Close-up of my face now, my eyes dark in the shadow under the bill of my cap, on my lips a cynical grin as I give a faint nod, like Belmondo in Breathless. Now we slowly pan to the left as Clovis’s Bonneville chugs into view on Assumption Street. I hold my wrist up to eye level. Insert a shot of my watch face as the digital number turns to 07:00.
Clovis is here! What happened to those ten minutes?
“Wot?” calls Clovis as his car slides to a stop in front of me. “You look like you’ve just lost your, I don’t know, . . . y’know?” The engine idles with a deep tubercular rumble.
Close-up of your foot as you lift your boot off the ground. Insert here shot of sandy clamshell gravel. Ah ha! No cigarette butt. This is one clue that proves the time warp. The cigarette you smoked during that ten minutes is not there. Why? Those ten minutes have vanished.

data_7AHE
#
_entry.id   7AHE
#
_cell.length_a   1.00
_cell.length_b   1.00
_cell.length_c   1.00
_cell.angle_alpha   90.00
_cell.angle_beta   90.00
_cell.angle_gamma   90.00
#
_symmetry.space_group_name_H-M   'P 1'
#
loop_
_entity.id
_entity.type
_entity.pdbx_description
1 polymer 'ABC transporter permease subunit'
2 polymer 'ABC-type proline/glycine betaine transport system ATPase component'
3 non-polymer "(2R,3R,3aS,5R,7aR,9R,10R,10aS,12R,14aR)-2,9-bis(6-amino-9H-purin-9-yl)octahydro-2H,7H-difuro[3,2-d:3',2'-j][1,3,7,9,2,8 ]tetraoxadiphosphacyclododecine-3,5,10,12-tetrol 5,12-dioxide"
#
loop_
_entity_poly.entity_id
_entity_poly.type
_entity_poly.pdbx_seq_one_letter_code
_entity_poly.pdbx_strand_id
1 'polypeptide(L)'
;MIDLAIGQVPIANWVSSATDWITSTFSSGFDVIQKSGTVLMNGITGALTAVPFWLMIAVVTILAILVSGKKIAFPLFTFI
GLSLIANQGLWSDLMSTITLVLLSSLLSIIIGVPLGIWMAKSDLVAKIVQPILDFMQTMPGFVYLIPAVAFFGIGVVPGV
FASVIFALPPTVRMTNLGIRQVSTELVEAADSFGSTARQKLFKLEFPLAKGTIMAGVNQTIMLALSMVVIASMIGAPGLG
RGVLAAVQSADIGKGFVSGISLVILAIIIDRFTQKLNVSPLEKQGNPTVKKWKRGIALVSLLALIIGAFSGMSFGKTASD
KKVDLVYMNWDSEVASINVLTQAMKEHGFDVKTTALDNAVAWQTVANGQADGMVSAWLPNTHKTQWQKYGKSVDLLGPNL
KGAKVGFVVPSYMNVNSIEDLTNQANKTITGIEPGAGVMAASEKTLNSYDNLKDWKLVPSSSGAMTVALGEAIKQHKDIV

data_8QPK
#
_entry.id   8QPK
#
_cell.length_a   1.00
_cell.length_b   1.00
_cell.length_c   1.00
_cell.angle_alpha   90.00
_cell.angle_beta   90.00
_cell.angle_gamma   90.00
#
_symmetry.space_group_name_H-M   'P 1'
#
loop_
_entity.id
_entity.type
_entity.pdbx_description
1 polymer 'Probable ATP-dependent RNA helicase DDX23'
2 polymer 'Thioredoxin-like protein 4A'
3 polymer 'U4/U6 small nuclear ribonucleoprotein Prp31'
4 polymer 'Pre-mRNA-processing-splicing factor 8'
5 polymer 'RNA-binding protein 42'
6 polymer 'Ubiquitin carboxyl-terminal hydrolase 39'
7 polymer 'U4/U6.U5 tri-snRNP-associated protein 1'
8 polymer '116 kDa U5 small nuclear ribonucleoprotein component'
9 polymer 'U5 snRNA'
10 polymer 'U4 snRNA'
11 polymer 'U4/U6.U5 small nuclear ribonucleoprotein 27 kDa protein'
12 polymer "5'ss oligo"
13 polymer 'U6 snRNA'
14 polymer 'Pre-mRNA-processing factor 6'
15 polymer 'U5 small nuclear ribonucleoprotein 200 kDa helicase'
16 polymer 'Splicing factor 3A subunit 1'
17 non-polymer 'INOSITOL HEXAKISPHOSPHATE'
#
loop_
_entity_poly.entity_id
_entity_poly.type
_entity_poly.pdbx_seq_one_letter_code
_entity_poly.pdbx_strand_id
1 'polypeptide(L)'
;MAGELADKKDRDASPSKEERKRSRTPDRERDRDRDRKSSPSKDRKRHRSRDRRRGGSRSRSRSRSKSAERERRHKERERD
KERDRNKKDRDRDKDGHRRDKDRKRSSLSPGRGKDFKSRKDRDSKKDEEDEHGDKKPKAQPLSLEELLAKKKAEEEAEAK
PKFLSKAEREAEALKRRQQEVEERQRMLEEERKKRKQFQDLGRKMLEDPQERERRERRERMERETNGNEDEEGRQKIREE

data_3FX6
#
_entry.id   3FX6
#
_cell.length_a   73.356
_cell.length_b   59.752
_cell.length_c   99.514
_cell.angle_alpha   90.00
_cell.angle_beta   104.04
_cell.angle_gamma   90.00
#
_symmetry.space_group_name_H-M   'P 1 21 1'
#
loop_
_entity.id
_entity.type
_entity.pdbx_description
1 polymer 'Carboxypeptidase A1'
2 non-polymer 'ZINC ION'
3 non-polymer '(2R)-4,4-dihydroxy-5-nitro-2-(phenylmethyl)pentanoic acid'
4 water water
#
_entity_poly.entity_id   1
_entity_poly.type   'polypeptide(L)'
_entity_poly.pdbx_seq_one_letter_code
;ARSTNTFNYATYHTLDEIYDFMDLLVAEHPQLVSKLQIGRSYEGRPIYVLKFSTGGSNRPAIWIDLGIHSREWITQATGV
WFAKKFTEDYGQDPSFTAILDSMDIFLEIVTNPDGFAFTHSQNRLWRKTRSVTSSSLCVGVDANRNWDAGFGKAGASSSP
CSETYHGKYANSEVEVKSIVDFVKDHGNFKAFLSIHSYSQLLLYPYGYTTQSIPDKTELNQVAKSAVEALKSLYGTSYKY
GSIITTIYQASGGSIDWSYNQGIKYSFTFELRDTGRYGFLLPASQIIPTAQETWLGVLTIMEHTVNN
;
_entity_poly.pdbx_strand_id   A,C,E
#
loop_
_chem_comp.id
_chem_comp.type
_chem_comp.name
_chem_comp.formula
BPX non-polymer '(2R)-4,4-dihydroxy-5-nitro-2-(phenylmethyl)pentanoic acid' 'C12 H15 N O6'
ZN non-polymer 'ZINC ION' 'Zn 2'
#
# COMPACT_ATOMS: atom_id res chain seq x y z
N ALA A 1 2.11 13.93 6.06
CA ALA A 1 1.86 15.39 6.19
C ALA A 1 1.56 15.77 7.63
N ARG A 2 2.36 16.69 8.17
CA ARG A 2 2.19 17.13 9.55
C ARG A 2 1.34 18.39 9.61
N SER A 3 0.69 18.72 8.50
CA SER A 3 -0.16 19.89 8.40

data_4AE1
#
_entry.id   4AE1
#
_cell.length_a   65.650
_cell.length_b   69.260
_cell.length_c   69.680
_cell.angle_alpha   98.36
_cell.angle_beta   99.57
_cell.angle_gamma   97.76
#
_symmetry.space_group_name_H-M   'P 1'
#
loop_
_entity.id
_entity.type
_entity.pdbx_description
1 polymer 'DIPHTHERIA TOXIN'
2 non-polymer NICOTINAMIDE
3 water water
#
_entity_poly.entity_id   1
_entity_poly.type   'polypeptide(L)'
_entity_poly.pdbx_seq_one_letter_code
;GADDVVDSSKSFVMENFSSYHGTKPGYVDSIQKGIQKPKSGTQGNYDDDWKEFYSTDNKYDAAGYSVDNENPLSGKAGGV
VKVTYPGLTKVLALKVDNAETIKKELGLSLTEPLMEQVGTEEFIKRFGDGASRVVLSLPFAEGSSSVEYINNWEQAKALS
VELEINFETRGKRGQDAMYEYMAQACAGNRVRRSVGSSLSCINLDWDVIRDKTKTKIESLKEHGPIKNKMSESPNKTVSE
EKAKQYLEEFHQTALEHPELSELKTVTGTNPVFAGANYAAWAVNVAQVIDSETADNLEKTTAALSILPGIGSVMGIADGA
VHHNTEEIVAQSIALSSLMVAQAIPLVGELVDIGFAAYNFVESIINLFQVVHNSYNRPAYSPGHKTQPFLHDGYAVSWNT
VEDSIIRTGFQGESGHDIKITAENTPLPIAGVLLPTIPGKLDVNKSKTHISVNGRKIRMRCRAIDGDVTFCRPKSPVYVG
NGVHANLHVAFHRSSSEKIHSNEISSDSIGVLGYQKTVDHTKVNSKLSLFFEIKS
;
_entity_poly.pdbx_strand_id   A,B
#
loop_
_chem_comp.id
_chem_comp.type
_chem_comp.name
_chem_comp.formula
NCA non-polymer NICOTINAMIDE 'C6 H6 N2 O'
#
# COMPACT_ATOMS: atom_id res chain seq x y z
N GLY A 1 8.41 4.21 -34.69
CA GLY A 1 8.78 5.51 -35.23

Would coffee confirm it? That coffee that I have already had a cup of, what if it’s still in the thermos?
To test your theory, you say, “How about some coffee?”
Clovis switches off the coughing engine and the scene is gripped by a nervous quiet. “Jeez, Fran, I forgot to bring any coffee . . . sorry!”
Remember, this should be printed in deep selenium-toned black-and-white, soft focus like Bressaï photos, the Seville Feria series. You can smell the trembling, hormonal lust flowing between you and Clove. The essence of desire smells of honeysuckle.
“Well,” you say, “it’s a good thing, then, that I remembered to bring a thermos.” With a sly squint (not a wink) you raise a finger to heighten the drama, then you reach for the pickup’s door.